For Chocolate Lovers
French chocolatier Gwen Lasserre makes exquisite handmade chocolates in his shop on Main St. Schull, Co Cork (028-27853) – open every day 10-7 till Christmas – this year’s favourite flavours are fresh lavender and chilli.

Benoit Lorge also makes delicious chocolates at O’Connors Shop, Bonane, Co Kerry. Special orders taken for weddings etc. He also gives chocolate workshops for local children – just 5km from Kenmare on the Glengarriff Road. Tel 087-9917172 email:chocolatecrust@eircom .net 

O’Conaill Chocolates –made in Carrigaline Co Cork by the O’Conaill family, are available at Midleton, Mahon, Kinsale and Bandon Farmers Markets, their own shop in Frenchchurch St. Cork and outlets nationwide – 021-4373407

Eve Chocolates are another Cork favourite – Flair Confectionery, Magazine Road, Cork, Tel 021-4347781

The Abundance of Winter

A few weeks ago we picked the last of this year’s home grown tomatoes for the Farmers Market – they had gradually become less sweet as the weather turned more autumnal, but customers were distinctly crestfallen when they came to an end.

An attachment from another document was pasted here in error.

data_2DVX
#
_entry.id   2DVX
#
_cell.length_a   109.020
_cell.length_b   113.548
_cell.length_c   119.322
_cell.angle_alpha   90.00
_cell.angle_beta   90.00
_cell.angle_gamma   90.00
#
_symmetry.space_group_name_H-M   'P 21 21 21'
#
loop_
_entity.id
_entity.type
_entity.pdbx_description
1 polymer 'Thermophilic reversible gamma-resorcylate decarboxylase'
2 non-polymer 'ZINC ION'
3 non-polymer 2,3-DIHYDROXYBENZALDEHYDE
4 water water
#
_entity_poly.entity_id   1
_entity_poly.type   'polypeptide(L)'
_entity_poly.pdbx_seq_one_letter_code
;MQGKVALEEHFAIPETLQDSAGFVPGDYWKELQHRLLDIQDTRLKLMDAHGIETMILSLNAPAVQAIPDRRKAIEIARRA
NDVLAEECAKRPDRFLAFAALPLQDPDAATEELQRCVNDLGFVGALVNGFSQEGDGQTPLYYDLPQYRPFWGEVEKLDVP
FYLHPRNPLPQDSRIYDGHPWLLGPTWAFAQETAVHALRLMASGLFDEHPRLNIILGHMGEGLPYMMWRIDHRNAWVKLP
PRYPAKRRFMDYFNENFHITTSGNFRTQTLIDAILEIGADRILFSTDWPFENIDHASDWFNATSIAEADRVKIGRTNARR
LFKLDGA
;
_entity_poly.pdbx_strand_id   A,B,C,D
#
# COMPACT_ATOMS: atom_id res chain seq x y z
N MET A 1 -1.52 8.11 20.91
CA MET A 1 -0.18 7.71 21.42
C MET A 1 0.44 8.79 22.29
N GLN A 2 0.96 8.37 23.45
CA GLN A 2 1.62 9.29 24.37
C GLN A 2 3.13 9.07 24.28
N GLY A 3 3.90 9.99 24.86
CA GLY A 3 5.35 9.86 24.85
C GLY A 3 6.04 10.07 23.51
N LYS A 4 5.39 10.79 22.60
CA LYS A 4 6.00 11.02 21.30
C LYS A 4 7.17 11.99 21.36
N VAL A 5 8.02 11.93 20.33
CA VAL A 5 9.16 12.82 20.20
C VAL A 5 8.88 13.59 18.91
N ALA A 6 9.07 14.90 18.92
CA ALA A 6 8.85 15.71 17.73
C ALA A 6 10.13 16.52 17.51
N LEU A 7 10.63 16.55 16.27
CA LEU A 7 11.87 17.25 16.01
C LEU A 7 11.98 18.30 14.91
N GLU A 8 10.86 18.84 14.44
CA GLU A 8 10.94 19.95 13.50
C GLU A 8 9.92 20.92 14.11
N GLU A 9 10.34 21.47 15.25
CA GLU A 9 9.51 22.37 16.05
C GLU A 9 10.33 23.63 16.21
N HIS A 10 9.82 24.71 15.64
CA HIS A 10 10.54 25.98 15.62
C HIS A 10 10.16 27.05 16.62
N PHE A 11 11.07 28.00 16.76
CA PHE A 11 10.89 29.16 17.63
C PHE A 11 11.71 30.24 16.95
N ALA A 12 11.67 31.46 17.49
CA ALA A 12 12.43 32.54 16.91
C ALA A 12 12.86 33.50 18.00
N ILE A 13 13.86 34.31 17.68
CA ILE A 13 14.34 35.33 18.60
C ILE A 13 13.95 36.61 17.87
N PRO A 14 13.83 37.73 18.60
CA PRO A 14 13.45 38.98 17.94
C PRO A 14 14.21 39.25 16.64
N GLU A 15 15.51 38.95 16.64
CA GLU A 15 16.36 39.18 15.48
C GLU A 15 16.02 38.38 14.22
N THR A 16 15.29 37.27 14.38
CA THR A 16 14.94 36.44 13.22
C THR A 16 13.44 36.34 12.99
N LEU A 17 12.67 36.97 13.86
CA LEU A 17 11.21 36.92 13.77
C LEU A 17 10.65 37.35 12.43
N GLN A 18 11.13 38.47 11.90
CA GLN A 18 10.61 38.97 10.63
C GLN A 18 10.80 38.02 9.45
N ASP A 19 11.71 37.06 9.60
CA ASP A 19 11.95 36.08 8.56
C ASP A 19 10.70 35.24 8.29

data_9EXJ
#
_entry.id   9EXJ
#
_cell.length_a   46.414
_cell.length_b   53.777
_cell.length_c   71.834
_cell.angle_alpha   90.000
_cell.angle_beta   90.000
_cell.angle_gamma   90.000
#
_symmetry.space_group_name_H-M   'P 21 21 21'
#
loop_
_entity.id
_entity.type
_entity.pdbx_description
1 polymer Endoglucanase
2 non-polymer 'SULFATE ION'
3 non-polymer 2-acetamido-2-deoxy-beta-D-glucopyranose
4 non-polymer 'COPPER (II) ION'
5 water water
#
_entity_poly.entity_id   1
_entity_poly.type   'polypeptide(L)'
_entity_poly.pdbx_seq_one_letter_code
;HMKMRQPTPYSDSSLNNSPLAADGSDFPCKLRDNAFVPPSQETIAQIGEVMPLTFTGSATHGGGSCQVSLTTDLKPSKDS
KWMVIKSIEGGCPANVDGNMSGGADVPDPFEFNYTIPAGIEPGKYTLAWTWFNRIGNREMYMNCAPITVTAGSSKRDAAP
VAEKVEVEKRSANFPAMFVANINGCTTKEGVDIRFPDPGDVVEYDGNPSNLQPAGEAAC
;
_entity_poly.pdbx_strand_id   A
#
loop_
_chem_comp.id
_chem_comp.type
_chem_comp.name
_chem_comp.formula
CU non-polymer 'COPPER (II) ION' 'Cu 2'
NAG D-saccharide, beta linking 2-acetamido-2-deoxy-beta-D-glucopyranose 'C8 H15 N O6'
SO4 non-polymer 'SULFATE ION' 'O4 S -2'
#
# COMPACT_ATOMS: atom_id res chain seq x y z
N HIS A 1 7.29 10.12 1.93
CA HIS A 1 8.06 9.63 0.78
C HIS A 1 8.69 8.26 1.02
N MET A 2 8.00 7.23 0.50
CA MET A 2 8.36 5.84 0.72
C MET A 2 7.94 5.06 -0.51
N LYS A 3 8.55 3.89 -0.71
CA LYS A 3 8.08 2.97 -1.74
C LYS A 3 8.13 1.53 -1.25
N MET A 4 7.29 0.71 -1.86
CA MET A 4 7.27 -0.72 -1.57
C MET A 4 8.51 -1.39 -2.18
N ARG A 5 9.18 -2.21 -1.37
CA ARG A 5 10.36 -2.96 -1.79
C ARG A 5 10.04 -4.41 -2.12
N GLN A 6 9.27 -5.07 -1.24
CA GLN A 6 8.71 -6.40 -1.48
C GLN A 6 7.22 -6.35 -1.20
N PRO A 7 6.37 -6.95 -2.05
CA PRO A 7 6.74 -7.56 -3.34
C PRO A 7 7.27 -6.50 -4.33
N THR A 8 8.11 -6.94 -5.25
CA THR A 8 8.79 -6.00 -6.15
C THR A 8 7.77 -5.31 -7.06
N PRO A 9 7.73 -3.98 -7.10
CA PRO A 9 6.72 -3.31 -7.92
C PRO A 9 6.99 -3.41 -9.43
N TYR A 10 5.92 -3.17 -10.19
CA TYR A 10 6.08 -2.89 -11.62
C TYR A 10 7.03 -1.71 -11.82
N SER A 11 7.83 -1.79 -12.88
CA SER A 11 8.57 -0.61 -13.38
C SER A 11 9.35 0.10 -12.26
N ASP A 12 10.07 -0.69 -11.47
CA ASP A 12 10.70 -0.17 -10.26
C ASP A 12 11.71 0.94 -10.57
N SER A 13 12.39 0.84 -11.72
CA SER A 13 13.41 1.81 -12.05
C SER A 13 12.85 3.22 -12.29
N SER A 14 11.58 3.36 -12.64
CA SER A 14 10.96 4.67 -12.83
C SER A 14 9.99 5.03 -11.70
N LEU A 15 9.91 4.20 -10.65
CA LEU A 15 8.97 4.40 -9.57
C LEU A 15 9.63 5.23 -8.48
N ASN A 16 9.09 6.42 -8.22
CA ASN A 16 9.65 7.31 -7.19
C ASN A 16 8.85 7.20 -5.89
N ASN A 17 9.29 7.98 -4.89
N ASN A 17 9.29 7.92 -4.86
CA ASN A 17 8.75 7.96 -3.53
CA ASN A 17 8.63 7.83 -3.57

Now its time to relish and enjoy the bounty of Autumn and Winter. Understandably in an age when everything is available in supermarkets year round, many people are confused about what exactly is in season.

Autumn and Winter bring an abundance of local root vegetables and brassicas. Citrus fruit and pomegranates come from warmer climes. Many types of game are now in season including wild duck, and the pheasant season opened on the first of November. When you are writing your shopping list, it is really worth zoning in on what’s in season. Produce will be fresher and usually less expensive. Even better it may well be local or at least Irish, so you have the extra bonus of the feel good factor of keeping the money in our own community.